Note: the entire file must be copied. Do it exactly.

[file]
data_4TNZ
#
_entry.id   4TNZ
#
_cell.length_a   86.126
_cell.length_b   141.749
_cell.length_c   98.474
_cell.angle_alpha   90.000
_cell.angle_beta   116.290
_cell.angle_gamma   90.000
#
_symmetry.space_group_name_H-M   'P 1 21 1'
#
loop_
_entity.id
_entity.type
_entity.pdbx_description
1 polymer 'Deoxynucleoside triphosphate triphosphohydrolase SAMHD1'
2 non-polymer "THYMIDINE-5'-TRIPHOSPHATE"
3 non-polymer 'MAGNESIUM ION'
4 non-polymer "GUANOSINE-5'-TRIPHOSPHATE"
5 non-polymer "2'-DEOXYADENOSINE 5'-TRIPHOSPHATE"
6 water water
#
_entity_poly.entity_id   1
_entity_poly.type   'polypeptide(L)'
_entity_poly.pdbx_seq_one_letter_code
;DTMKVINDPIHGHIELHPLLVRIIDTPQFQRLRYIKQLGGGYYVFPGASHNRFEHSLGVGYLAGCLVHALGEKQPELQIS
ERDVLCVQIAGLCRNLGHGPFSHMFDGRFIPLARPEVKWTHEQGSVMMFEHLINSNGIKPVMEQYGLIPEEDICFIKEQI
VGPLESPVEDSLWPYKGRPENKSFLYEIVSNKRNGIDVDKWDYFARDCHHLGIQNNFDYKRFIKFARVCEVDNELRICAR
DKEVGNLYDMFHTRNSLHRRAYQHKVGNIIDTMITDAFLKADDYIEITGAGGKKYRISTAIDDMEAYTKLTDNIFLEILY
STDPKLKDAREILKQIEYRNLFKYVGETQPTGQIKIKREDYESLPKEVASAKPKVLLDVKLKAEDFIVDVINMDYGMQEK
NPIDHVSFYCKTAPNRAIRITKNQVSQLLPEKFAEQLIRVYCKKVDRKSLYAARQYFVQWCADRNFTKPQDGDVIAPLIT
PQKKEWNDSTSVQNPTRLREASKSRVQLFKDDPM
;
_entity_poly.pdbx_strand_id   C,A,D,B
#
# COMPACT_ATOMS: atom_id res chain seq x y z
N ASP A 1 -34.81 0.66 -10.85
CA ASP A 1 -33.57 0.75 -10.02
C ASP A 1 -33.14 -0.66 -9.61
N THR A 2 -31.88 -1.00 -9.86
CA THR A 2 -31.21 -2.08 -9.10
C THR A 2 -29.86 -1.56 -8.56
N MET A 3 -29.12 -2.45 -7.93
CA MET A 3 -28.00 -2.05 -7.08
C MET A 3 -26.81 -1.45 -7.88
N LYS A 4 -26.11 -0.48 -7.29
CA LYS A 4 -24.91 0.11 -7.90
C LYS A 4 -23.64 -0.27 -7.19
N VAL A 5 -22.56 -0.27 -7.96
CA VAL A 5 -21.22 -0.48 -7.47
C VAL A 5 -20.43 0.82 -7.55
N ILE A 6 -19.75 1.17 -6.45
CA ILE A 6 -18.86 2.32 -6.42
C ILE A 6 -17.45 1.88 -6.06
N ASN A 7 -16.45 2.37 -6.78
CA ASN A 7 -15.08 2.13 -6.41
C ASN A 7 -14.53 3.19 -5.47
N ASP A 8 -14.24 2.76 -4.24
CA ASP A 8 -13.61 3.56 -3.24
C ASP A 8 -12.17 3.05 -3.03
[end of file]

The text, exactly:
data_4TNZ
#
_entry.id   4TNZ
#
_cell.length_a   86.126
_cell.length_b   141.749
_cell.length_c   98.474
_cell.angle_alpha   90.000
_cell.angle_beta   116.290
_cell.angle_gamma   90.000
#
_symmetry.space_group_name_H-M   'P 1 21 1'
#
loop_
_entity.id
_entity.type
_entity.pdbx_description
1 polymer 'Deoxynucleoside triphosphate triphosphohydrolase SAMHD1'
2 non-polymer "THYMIDINE-5'-TRIPHOSPHATE"
3 non-polymer 'MAGNESIUM ION'
4 non-polymer "GUANOSINE-5'-TRIPHOSPHATE"
5 non-polymer "2'-DEOXYADENOSINE 5'-TRIPHOSPHATE"
6 water water
#
_entity_poly.entity_id   1
_entity_poly.type   'polypeptide(L)'
_entity_poly.pdbx_seq_one_letter_code
;DTMKVINDPIHGHIELHPLLVRIIDTPQFQRLRYIKQLGGGYYVFPGASHNRFEHSLGVGYLAGCLVHALGEKQPELQIS
ERDVLCVQIAGLCRNLGHGPFSHMFDGRFIPLARPEVKWTHEQGSVMMFEHLINSNGIKPVMEQYGLIPEEDICFIKEQI
VGPLESPVEDSLWPYKGRPENKSFLYEIVSNKRNGIDVDKWDYFARDCHHLGIQNNFDYKRFIKFARVCEVDNELRICAR
DKEVGNLYDMFHTRNSLHRRAYQHKVGNIIDTMITDAFLKADDYIEITGAGGKKYRISTAIDDMEAYTKLTDNIFLEILY
STDPKLKDAREILKQIEYRNLFKYVGETQPTGQIKIKREDYESLPKEVASAKPKVLLDVKLKAEDFIVDVINMDYGMQEK
NPIDHVSFYCKTAPNRAIRITKNQVSQLLPEKFAEQLIRVYCKKVDRKSLYAARQYFVQWCADRNFTKPQDGDVIAPLIT
PQKKEWNDSTSVQNPTRLREASKSRVQLFKDDPM
;
_entity_poly.pdbx_strand_id   C,A,D,B
#
# COMPACT_ATOMS: atom_id res chain seq x y z
N ASP A 1 -34.81 0.66 -10.85
CA ASP A 1 -33.57 0.75 -10.02
C ASP A 1 -33.14 -0.66 -9.61
N THR A 2 -31.88 -1.00 -9.86
CA THR A 2 -31.21 -2.08 -9.10
C THR A 2 -29.86 -1.56 -8.56
N MET A 3 -29.12 -2.45 -7.93
CA MET A 3 -28.00 -2.05 -7.08
C MET A 3 -26.81 -1.45 -7.88
N LYS A 4 -26.11 -0.48 -7.29
CA LYS A 4 -24.91 0.11 -7.90
C LYS A 4 -23.64 -0.27 -7.19
N VAL A 5 -22.56 -0.27 -7.96
CA VAL A 5 -21.22 -0.48 -7.47
C VAL A 5 -20.43 0.82 -7.55
N ILE A 6 -19.75 1.17 -6.45
CA ILE A 6 -18.86 2.32 -6.42
C ILE A 6 -17.45 1.88 -6.06
N ASN A 7 -16.45 2.37 -6.78
CA ASN A 7 -15.08 2.13 -6.41
C ASN A 7 -14.53 3.19 -5.47
N ASP A 8 -14.24 2.76 -4.24
CA ASP A 8 -13.61 3.56 -3.24
C ASP A 8 -12.17 3.05 -3.03